Eczema is an inflammatory skin condition that has high prevalence throughout the world and is most common seen in children. Parents sometimes find that it can be very difficult to watch their child suffer from this condition, thus leading them to seek medical advice. One age-old recommendation was put to the test and was shown to potentially be detrimental.
Olive oil or sunflower oil has historically been recommended as an old remedy for dry skin, particularly in babies. However, not much research has been done to validate these recommendations. A study was conducted at Saint Mary’s Hospital by The University of Manchester found that using such oils actually damages the skin barrier. One hundred and fifteen babies were split into 3 groups receiving either olive oil, sunflower oil, or nothing for a total of 28 days. The results of the study were compelling in that the skin barrier development in babies were found to be delayed.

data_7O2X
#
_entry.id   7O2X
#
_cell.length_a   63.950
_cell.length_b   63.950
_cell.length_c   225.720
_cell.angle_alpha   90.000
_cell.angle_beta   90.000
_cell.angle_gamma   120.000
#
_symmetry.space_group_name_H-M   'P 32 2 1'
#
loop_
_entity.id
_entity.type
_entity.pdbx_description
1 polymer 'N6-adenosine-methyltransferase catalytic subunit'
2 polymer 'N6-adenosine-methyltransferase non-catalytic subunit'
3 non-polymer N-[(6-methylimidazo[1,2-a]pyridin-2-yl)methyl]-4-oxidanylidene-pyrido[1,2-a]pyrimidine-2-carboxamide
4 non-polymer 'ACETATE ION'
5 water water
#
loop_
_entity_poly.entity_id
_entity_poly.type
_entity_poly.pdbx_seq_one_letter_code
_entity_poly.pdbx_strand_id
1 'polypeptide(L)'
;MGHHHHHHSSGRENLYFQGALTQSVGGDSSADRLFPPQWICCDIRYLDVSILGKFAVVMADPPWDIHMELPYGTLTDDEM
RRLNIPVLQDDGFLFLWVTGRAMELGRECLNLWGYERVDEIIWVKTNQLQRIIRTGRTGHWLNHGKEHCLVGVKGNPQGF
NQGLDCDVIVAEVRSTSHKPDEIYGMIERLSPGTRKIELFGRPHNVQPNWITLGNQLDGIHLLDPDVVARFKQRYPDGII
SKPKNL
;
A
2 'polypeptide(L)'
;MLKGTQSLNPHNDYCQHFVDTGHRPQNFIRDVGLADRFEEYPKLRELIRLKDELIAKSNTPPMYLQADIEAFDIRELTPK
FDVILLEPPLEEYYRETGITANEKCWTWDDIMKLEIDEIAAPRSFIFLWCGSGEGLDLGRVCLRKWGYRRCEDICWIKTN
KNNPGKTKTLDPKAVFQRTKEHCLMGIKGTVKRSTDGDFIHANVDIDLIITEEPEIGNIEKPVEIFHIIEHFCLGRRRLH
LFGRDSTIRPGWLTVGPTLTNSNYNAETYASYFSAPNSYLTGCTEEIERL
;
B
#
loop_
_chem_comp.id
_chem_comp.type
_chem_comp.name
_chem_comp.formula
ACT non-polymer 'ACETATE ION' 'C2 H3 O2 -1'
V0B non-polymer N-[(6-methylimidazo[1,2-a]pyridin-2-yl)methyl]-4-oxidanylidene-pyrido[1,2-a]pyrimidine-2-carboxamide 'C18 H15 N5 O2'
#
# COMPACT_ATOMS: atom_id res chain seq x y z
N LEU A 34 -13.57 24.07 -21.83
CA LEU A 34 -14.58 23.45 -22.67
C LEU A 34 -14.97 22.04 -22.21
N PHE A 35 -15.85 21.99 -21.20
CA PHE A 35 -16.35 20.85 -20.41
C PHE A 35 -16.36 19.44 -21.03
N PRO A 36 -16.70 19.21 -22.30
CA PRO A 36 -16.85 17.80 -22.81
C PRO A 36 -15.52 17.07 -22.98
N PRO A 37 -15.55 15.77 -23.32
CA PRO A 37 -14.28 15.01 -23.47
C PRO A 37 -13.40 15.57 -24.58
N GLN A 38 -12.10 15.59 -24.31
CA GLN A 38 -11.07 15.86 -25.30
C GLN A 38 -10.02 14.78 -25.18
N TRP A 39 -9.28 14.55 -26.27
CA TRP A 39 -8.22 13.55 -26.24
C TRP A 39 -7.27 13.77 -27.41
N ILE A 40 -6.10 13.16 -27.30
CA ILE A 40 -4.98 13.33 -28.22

The skin barrier is constructed of skin cells held together by various components. One core component, the lipid lamellae, is essential to preventing water from escaping and also does not allow the penetration of foreign bodies. What was observed and further hypothesized was that these oils hinder the development of the lipid lamellae in babies and could be linked to skin barrier dysfunction and the development of eczema.
The study results and its implications are yet to be fully understood. Olive oil and sunflower oil may, in its own right, may have medical benefits in addition to being a staple of the culinary arts. But as this study demonstrates, there is an unclear balance of risk versus benefit, and thus this recommendation should be approached with caution. Seek your dermatologist’s guidance before trying home remedies and other homeopathic treatments. As this study shows, it may do more harm than good.